If you had 30- 40 minutes in front of an audience of pastors and counselors, what would you say? What about if the topic was limited to sex and porn addiction?
This was the situation that I, as an author and wife of a recovering pornography addict, found myself in a couple weeks ago in Auckland, New Zealand. The event was a New Zealand first—a four-day training in sexual addiction for counselors and church leaders by IACSAS: The International Association of Certified Sex Addiction Specialists.
Pornography addiction has reached epidemic proportions all over the world, and New Zealand is no exception. According to a study conducted by Family Safe Media, New Zealand has the third highest rate per capita in the world of pornography consumption. A 2009 government study shows that New Zealand teens (15-17) are the largest group of consumers of child pornography in the country. Sex offending rates here are so high that only a few years ago it was the number one reason a person was likely to be incarcerated.
These are important facts for counselors and clergy to be aware of. However, what I decided to talk to the IACSAS trainees about was, not so much the porn industry’s direct victims (sex workers and porn addicts), but its collateral damage. I was there to talk about the suffering of those in relationship with the porn consumer – particularly the wives of sex addicts.
Last year, as part of the research for my book Beyond Betrayal: How God is Healing Women (and Couples) from Infidelity – I conducted the largest worldwide survey of wives of sex addicts. In that survey, and the two that followed, hundreds of women shared their stories: stories of traumatic stress reactions, harmful therapeutic treatment models, and spiritual crisis.
Over the next several weeks I’ll summarize what I shared with the IACSAS attendees about these various issues. These points are also captured in the video presentation, Compassion, which I aired at the event.
Betrayal Causes Trauma
The first point I made is that marital betrayal, in any form, can traumatize. This understanding of betrayal’s effects was first put forward by therapists Dr. Barbara Steffens and Dr. Omar Minwalla. Over the past decade women around the world have said they find that this “trauma model” resonates with them in their experience of their husband’s betrayal. This is equally true whether the betrayal was a physical affair with intercourse, or infidelity in a non-physical form such as porn use.
In fact 98% of the nearly 700 respondents to my first survey said they suffered symptoms of trauma on discovery of their husband’s infidelity. Said one respondent, “I have had three severe anxiety attacks. After the first one was witnessed by my children, I began to keep a paper bag in my nightstand drawer.”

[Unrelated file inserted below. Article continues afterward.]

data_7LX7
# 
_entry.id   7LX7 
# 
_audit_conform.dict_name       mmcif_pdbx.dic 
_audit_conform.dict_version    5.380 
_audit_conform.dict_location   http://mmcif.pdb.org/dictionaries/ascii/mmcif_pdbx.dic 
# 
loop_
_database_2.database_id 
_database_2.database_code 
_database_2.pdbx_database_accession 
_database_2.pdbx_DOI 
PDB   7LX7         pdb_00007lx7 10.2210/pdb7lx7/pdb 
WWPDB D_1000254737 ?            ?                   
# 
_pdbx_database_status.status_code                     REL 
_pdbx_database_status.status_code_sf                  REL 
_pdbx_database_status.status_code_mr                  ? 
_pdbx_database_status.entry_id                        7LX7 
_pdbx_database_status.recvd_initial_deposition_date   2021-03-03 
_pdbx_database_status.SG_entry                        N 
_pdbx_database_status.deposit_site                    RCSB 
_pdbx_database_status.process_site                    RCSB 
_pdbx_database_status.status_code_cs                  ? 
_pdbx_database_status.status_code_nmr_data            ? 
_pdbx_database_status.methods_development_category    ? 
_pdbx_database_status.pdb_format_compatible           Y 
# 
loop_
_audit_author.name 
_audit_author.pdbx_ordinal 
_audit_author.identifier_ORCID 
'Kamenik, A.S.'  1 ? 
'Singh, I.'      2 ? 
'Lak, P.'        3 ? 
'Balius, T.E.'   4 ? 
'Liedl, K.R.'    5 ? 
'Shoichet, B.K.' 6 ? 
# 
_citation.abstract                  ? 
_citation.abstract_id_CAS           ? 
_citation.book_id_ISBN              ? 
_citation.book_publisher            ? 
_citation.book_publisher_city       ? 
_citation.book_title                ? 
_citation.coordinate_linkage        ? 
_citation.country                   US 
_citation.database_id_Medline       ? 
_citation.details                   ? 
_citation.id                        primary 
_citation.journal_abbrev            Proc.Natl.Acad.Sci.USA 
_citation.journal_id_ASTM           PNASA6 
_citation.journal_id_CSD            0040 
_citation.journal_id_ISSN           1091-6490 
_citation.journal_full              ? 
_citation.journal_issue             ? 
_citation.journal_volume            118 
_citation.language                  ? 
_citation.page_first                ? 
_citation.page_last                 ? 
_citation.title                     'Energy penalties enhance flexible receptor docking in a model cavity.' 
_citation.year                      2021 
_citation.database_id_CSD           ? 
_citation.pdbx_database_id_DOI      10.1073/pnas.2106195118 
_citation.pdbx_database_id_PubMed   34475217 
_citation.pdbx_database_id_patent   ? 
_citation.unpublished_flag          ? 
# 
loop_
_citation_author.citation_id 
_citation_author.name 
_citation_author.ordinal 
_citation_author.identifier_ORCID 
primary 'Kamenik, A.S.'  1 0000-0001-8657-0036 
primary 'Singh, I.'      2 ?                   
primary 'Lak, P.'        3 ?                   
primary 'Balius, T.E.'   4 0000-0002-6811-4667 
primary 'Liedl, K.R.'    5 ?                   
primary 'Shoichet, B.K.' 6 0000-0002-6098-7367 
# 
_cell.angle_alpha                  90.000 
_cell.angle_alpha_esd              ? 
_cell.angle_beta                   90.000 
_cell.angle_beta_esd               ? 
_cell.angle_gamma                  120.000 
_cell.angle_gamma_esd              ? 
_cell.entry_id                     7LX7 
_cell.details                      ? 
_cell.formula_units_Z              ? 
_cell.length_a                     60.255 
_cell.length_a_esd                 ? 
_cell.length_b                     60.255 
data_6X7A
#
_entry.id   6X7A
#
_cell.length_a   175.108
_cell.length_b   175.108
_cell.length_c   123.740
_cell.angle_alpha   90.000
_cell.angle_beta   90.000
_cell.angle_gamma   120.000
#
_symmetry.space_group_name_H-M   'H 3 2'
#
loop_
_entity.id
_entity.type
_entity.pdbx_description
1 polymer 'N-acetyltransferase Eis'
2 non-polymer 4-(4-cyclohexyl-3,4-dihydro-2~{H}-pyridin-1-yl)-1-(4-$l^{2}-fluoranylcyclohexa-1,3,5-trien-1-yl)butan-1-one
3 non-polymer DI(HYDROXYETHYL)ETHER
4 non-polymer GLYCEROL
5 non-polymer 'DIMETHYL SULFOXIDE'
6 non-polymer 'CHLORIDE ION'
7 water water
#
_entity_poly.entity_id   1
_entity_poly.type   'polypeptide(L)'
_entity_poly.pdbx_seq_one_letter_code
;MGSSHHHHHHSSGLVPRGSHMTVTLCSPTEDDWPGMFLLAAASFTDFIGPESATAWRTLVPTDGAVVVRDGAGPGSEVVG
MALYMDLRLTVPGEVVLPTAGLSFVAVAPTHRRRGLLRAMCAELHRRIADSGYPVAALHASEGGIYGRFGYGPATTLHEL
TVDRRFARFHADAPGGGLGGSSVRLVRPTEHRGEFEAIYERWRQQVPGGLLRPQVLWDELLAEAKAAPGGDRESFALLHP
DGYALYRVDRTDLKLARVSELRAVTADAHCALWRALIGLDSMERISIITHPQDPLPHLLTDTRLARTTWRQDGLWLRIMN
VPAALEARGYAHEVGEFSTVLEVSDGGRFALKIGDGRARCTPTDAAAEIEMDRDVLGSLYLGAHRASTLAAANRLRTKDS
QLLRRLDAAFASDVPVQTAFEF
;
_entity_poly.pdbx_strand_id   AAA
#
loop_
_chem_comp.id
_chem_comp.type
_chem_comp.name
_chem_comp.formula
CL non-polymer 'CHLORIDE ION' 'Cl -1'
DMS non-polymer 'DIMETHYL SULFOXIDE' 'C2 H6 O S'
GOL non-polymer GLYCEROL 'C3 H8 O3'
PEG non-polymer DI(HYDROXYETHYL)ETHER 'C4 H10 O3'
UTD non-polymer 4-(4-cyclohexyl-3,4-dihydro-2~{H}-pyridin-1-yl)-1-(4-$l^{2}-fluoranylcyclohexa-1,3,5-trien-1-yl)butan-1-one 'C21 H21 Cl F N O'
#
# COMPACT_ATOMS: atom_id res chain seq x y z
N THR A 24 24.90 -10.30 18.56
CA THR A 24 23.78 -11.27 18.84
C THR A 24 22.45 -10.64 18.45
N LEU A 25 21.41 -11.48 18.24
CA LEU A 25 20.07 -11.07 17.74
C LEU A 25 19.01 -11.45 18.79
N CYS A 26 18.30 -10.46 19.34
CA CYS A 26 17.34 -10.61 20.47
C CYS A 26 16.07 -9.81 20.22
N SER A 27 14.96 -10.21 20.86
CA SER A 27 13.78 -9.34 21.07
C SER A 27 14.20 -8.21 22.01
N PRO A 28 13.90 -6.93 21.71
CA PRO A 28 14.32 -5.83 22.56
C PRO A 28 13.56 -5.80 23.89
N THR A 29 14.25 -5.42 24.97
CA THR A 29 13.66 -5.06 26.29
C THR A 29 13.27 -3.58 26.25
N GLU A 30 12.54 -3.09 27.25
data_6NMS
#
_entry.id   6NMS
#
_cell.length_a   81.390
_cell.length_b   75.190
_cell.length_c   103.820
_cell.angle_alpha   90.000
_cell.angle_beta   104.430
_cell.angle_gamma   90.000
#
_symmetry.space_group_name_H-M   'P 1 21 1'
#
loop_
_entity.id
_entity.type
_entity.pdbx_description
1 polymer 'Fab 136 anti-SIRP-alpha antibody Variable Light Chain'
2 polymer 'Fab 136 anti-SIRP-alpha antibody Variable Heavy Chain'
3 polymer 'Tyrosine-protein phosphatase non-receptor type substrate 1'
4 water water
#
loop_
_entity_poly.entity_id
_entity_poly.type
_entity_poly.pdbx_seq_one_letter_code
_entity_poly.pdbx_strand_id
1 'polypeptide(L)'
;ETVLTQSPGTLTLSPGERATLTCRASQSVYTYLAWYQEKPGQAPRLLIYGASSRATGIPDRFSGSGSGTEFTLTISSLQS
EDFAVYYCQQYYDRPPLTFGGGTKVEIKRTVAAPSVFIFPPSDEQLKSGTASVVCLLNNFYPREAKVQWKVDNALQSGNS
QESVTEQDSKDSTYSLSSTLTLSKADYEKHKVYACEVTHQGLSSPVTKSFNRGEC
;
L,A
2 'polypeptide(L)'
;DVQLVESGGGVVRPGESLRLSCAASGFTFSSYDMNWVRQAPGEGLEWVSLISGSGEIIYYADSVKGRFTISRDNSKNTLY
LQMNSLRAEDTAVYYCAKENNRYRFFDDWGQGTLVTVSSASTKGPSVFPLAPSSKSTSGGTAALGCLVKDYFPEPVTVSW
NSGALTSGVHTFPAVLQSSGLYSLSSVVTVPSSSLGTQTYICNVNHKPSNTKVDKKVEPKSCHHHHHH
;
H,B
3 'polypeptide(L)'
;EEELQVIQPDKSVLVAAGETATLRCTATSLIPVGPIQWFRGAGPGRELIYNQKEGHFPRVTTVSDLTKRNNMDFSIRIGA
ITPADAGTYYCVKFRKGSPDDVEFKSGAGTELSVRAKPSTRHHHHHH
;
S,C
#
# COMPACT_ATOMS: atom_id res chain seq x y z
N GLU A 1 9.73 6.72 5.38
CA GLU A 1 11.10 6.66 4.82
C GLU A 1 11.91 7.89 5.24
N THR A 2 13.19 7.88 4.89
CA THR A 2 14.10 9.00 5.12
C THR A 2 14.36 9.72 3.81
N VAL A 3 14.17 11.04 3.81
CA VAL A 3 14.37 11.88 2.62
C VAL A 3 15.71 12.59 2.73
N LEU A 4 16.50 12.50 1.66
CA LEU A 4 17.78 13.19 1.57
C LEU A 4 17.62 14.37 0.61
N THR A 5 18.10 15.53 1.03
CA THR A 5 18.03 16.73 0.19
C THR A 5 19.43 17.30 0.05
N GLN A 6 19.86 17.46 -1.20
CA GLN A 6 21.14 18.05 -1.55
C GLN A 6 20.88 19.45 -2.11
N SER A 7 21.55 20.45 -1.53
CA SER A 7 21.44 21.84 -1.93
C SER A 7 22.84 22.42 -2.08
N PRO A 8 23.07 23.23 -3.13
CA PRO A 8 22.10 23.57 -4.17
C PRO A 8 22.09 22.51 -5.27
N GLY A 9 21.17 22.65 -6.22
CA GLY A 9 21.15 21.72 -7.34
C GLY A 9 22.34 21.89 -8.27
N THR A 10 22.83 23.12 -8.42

Another respondent stated: “[I experienced] terror and an inability to gain control of my life especially as a parent. [I] couldn’t leave the house except very short excursions. [I had] feelings of being trapped.”
Moreover, many women recounted experiencing bouts of anger or rage (87%) and struggles with depression (93%).
Partner Trauma and Health
Survey respondents also noted the shock and trauma of discovering their husband’s porn use, and other forms of sexual addiction, affected their physical health.
Health effects were sometimes immediate and violent such as with the following respondents:
- “I went catatonic on the floor for about two hours.”
- “I lost my menstrual cycle for nine months.”
- “I suffered a mild heart attack.”
- “I suffered a miscarriage.”
In other cases, the effects of betrayal trauma on a woman’s health were more gradual. Thus, survey responses included such accounts as:
- “I developed IBS.”
- “My startle reflex was out of control, I’d know he was in the room and after a long silence just him speaking would cause me to jump through the roof.”
- “I lost significant weight, then regained even more weight.”
Other health effects reported were disrupted sleep (82%), mental confusion (75%), and disruption to normal eating habits (69%).
Thus, there can be little question that marital betrayal, in such forms as porn use, hits wives hard. However, as I demonstrate in Compassion (and hope to show in this series of articles…) the story doesn’t have to end there.
Sam Black of Covenant Eyes was another presenter at the IACSAS New Zealand event. Like my own message, Sam’s involved some uncomfortable statistics about how our pornified culture is harming families. However, his message didn’t end there either. Event attendees walked away from Sam’s talk better equipped to help parents prevent the porn steamroller from flattening the next generation.
That’s good news for children, teens, men, and women down under.